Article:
the courts adopted a more literal approach to the construction of legislation in the context of tax-sensitive transactions. Consequently, the courts often refused attempts by HMRC to reclassify arrangements and remove the advantageous tax effects of transactions structured to comply with a literal interpretation of the relevant tax legislation, (see for example IRC v Duke of Westminster ). However, Ramsay heralded the beginning of a new approach to how the courts deal with cases involving tax avoidance. Following Ramsay, the courts have seemed more prepared to consider Parliament’s intention when determining how tax legislation should be interpreted. This has enabled the judiciary both to reclassify transactions according to their real legal effect, for the purposes of applying the legislation to them, and to interpret statute law having regard to its intended purpose. This has led to what some commentators refer to as the judiciary’s ‘purposive approach’ to statutory interpretation. However, the approach taken by the courts is not always consistent, which makes tax planning for legitimate tax mitigation both complicated and uncertain.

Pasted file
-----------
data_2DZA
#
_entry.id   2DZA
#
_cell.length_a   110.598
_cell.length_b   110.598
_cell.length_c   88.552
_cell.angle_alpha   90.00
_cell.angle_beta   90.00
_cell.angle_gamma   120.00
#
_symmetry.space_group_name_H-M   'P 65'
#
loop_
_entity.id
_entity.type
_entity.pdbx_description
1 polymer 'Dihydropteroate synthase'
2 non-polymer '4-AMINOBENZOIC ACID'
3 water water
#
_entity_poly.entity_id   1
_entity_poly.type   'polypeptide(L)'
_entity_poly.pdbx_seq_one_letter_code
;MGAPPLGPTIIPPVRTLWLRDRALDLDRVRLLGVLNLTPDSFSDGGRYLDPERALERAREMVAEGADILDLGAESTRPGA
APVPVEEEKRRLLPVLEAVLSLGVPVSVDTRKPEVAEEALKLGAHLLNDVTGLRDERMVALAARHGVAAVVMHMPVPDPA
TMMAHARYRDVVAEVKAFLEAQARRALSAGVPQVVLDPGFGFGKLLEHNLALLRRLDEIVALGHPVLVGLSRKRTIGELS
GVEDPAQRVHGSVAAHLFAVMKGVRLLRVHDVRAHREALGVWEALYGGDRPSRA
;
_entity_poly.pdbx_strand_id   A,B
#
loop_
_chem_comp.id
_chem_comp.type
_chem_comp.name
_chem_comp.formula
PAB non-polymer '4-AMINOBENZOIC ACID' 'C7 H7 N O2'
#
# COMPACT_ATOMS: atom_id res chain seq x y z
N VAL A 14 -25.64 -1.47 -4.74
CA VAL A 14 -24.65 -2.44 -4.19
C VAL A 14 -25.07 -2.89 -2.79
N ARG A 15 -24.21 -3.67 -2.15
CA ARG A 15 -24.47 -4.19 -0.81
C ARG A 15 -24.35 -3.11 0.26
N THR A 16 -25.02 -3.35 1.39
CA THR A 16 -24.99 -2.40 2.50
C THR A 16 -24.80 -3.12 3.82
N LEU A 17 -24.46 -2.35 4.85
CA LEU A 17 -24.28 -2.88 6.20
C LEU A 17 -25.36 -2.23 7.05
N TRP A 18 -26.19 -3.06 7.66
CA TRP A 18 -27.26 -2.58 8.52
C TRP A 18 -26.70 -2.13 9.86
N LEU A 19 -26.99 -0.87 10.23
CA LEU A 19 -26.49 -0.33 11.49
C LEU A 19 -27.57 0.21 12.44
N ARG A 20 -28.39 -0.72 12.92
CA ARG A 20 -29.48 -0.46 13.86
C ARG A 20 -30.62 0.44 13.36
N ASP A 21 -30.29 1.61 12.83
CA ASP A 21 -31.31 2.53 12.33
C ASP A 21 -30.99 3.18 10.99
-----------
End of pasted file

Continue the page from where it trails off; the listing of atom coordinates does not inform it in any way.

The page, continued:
In recent years there has been a trend for governments to enact emergency legislation to close down tax avoidance loopholes. This action has resulted in a raft of complicated and often ill-thought out anti-avoidance provisions in tax legislation. It is arguable that a GAAR could provide a simplified anti-avoidance mechanism, which would avoid the need for complicated emergency legislation. http://www.inhouselawyer.co.uk/index.php/corporate-tax/9655-tax-avoidance-the-current-uk-approach?oo=10000938
The courts play a basic and central role as interpreters of the basic tax code and the specific anti-tax avoidance elements within it. Their approach to this task may have a profouund influence on the scope of tax avoidance activity and the nature of the government’s response to avoidance....